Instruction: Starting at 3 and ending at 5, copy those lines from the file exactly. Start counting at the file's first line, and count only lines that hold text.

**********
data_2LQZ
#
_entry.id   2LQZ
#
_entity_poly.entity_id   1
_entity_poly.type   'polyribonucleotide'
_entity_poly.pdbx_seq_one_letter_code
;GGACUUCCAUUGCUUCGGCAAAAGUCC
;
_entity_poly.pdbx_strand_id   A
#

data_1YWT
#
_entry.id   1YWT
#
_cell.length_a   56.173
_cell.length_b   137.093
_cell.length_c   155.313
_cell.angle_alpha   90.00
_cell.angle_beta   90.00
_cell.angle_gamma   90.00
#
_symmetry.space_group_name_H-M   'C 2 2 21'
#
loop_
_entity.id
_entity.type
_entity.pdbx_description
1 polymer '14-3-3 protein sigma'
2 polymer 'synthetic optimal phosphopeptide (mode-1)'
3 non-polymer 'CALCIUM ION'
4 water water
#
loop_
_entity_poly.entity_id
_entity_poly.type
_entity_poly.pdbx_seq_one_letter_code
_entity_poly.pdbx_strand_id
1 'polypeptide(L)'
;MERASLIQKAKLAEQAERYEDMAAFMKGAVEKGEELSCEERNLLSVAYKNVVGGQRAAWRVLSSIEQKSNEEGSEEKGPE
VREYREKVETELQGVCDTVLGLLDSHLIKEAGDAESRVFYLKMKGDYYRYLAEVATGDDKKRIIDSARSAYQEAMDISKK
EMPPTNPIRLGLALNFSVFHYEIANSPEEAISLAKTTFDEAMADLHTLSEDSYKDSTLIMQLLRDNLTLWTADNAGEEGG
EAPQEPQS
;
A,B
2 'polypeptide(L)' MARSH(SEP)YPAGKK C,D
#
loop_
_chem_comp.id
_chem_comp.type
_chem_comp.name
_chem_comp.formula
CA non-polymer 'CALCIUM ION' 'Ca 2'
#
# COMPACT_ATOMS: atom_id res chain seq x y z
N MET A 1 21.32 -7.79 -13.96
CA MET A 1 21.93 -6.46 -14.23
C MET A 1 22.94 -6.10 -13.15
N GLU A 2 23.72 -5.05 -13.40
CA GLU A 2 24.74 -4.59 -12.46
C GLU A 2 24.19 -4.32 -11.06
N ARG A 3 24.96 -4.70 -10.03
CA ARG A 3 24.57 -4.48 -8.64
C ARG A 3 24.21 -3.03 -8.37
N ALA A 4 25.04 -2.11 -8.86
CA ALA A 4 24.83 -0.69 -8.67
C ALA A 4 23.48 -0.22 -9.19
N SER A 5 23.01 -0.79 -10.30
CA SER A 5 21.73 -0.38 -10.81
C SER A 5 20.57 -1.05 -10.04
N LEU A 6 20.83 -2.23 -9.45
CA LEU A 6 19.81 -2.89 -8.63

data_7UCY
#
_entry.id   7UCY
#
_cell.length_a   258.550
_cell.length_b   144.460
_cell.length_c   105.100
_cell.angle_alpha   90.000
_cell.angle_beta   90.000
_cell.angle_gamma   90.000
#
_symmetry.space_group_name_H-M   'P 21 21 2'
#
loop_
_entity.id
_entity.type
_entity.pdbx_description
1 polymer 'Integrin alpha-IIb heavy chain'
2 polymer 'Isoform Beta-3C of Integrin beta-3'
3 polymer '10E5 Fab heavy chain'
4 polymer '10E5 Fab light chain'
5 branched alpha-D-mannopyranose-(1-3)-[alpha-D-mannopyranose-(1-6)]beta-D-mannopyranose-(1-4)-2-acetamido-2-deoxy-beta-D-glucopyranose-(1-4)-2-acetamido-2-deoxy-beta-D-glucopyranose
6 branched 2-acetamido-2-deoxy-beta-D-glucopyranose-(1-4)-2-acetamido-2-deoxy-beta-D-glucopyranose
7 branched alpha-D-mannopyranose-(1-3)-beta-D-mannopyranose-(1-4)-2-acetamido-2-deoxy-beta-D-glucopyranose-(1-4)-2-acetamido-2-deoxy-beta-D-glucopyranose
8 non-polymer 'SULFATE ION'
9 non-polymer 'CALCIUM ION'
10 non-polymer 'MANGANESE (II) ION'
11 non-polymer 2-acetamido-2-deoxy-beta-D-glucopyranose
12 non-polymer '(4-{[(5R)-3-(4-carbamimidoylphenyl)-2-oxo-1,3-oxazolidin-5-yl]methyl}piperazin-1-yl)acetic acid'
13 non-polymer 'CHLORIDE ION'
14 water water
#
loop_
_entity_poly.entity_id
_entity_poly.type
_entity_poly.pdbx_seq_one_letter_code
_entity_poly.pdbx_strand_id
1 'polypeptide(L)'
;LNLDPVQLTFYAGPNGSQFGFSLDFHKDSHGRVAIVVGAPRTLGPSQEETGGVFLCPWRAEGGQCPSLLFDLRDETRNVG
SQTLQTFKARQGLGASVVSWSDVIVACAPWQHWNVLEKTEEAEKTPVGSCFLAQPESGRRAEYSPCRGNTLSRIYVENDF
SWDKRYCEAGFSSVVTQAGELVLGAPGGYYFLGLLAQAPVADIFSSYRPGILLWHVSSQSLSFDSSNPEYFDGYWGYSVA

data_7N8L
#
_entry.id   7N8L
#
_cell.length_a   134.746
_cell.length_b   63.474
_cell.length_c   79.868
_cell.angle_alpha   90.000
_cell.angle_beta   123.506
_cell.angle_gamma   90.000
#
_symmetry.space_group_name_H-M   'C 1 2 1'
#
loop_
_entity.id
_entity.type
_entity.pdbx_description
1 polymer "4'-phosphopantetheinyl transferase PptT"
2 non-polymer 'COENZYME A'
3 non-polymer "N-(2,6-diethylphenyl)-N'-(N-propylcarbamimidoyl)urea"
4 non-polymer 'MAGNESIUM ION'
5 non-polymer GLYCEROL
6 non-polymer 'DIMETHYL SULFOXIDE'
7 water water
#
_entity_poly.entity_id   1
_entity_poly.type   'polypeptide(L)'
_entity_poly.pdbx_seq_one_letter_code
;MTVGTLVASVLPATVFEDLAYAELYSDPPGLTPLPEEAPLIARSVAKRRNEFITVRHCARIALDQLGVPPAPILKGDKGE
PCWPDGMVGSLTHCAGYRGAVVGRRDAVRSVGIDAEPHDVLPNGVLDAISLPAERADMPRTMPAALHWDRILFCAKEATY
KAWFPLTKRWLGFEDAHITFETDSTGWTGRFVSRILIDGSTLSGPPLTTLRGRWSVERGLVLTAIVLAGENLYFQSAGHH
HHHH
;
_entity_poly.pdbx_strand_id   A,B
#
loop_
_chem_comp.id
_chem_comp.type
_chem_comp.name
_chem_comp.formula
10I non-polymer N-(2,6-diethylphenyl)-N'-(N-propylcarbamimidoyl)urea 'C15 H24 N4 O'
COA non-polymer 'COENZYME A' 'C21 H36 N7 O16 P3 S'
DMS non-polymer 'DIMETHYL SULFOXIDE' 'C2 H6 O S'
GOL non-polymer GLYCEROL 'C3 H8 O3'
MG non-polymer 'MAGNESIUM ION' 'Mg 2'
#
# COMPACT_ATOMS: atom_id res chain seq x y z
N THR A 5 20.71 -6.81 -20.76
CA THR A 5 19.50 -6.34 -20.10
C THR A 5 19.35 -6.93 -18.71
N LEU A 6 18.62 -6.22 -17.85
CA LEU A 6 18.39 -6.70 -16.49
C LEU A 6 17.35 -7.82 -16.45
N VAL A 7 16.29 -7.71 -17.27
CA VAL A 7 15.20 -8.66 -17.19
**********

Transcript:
_entry.id   2LQZ
#
_entity_poly.entity_id   1